Soccer Coaching Blog | Professional Soccer Coaching Advice


Red Card Roy – insight into the pressures facing young players

Red Card Roy, the autobiography of Roy McDonough … A must read… put this on your Christmas reading list.

David ClarkeIt’s such a glamorous life being a professional footballer… every young player’s dream to be given a contract to play football every day of your life. Just like Balotelli or Beckham or Torres or van Persie…

… but not like Roy McDonough.

Because the hero of Red Card Roy collected his first red card at 16 for trying to strangle the referee in a schools cup final and went on to clock up a British record of 22 red cards.
And yet he could have lived the dream – Roy could have been a hero at Chelsea.
Roy’s autobiography is full of insights into the pressures facing today’s young players – from the heartbreak of release from Birmingham as a youngster to a desperately lonely spell at the famous King’s Road club.

I get a lot of emails from readers of my youth coaching publications who ask me for advice on how to get their young players signed up by the big boys… here’s a reason to keep them away.

This is a tale straight out of Chaucer… The footballer’s tale.

Booze, birds and football… what more could a young man wish for? But the pressures he faces day in, day out, culminating in the suicide of his strike partner at Colchester, John Lyons, show the other side of the coin that players face as they struggle to become a David Beckham or a Clint Dempsey. Anger and loneliness are no strangers to Roy McDonough.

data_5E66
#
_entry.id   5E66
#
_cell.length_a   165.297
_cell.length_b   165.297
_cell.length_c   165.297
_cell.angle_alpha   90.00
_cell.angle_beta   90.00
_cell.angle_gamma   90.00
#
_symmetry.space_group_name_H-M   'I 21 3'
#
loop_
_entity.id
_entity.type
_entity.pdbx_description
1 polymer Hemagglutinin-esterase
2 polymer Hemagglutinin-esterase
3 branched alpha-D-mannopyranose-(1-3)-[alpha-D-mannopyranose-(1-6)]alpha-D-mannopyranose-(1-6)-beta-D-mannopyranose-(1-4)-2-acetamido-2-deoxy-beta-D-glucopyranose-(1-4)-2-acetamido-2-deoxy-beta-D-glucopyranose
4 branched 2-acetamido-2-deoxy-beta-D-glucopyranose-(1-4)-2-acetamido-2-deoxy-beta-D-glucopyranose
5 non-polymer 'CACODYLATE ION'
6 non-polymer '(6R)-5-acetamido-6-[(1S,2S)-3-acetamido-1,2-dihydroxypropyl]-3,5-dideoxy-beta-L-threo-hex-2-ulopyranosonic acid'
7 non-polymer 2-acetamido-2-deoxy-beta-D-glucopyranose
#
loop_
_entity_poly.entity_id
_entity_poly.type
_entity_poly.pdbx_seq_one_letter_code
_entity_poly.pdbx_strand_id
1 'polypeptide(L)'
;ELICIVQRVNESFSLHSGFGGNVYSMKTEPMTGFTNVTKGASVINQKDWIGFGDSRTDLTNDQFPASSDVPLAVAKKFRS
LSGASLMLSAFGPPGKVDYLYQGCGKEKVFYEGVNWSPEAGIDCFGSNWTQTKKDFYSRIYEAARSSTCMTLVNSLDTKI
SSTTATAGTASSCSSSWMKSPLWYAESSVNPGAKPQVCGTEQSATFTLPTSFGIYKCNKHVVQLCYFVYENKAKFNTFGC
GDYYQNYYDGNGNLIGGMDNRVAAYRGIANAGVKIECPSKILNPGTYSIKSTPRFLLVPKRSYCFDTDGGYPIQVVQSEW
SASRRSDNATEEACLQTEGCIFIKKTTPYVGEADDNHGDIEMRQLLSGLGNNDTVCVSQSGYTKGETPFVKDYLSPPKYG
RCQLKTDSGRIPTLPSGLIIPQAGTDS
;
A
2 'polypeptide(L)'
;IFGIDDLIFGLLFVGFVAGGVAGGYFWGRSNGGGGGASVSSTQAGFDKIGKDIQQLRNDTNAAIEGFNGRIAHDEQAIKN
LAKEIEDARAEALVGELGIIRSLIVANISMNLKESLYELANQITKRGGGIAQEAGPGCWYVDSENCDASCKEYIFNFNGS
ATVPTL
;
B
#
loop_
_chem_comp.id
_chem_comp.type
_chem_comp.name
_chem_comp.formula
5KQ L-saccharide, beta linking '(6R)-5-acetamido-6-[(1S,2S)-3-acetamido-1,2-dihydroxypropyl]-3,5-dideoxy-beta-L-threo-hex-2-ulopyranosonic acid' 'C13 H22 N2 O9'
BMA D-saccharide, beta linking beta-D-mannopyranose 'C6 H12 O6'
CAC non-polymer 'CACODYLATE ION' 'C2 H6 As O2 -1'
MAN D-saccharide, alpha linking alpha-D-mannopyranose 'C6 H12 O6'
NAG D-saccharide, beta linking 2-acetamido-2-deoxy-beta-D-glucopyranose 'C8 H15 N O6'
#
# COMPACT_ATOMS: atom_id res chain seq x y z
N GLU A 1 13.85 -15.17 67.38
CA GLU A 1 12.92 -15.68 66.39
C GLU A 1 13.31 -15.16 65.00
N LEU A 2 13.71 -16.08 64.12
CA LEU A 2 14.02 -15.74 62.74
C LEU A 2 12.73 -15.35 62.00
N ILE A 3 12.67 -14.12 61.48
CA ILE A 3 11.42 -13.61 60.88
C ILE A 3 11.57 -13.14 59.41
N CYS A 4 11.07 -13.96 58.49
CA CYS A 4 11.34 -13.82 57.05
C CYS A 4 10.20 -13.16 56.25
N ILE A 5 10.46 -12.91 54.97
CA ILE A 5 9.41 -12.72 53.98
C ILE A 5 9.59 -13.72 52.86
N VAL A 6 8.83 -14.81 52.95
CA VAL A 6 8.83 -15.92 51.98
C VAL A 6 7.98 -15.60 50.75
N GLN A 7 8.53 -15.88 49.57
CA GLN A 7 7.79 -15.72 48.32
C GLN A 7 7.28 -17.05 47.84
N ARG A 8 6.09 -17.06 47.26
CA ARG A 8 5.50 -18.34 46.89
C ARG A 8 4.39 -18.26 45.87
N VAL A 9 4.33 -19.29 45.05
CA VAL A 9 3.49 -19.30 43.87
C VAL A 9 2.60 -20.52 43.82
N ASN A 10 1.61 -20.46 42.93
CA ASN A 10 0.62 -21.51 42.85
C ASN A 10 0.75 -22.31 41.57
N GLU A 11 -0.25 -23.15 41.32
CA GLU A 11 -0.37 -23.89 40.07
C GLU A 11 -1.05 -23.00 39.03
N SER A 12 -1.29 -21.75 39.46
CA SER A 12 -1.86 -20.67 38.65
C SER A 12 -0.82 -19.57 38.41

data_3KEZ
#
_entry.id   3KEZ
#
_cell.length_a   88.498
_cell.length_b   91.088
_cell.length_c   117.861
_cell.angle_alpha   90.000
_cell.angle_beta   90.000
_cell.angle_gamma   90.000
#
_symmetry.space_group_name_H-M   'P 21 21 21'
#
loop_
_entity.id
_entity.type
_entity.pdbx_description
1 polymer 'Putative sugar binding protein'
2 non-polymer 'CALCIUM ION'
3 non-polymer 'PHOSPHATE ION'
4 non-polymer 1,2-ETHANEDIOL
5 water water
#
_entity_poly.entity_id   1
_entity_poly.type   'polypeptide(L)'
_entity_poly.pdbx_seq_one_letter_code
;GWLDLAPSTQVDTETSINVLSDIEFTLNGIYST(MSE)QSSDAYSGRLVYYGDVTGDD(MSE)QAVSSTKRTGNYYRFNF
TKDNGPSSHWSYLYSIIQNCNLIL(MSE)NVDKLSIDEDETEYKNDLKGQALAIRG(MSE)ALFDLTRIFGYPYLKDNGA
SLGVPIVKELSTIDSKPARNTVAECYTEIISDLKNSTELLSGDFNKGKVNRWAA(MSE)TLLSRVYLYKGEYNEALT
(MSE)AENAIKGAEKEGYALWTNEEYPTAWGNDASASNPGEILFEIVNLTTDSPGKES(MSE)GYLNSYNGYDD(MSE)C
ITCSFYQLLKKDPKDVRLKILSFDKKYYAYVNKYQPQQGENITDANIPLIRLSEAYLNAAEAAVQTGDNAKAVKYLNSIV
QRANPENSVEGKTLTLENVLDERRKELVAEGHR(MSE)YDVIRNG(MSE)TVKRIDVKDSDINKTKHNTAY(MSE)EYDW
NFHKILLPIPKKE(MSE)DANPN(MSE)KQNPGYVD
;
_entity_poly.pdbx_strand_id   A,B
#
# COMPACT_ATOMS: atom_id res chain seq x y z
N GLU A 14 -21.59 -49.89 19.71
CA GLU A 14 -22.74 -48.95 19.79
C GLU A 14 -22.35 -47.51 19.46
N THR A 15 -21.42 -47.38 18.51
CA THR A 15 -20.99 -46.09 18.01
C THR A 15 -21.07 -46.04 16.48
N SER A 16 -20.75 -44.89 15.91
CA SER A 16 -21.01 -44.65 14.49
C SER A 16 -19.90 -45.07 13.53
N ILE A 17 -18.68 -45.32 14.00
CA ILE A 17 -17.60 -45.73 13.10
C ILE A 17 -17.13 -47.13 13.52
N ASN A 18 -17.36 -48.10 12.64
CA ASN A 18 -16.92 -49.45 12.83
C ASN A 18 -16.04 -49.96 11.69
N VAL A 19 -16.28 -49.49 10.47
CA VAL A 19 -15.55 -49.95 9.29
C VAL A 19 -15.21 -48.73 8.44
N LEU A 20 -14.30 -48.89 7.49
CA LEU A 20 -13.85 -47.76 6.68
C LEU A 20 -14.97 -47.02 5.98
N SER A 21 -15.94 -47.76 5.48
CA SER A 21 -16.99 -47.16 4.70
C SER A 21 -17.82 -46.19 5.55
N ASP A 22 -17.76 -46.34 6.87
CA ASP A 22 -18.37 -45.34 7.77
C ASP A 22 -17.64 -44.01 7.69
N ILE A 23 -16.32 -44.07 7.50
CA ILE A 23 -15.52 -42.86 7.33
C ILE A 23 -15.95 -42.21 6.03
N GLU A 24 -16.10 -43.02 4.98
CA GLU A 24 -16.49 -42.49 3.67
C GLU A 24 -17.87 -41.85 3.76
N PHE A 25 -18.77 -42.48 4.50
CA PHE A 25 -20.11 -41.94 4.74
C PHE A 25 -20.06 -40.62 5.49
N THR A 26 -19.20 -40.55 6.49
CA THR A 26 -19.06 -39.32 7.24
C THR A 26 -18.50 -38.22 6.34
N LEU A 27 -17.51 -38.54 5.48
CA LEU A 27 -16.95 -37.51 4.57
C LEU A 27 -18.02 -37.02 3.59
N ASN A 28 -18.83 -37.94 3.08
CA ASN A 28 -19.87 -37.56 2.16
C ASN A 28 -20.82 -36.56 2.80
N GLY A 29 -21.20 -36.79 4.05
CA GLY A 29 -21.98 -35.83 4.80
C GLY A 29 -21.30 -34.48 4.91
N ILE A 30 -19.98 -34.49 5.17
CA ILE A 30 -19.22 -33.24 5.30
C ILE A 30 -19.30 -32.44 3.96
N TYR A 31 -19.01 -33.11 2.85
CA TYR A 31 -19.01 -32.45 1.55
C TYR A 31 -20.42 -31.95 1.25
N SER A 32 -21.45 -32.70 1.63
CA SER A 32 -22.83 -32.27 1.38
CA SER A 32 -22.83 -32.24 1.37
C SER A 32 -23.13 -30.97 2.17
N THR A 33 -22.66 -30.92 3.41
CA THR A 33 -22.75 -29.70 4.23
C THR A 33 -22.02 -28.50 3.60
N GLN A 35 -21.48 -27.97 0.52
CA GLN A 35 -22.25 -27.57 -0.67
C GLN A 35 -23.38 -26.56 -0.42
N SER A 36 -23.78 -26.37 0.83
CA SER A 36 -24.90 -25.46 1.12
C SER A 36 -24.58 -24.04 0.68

A book that is compulsive reading on many levels.

There are some great footballing tales. McDonough was brave enough to dump legendary Liverpool hard man Tommy Smith over the touchline into a pile of snow and vengeful enough to get sent off after seven minutes of an FA Cup tie for planting a kung-fu kick in Stoke manager Tony Pulis’s ribs.

It’s also a fabulous X-rated romp through the different leagues in England. I recommend you read it because I couldn’t put it down as I rollercoastered between sadness and open mouthed astonishment at what went on in Roy McDonough’s world.

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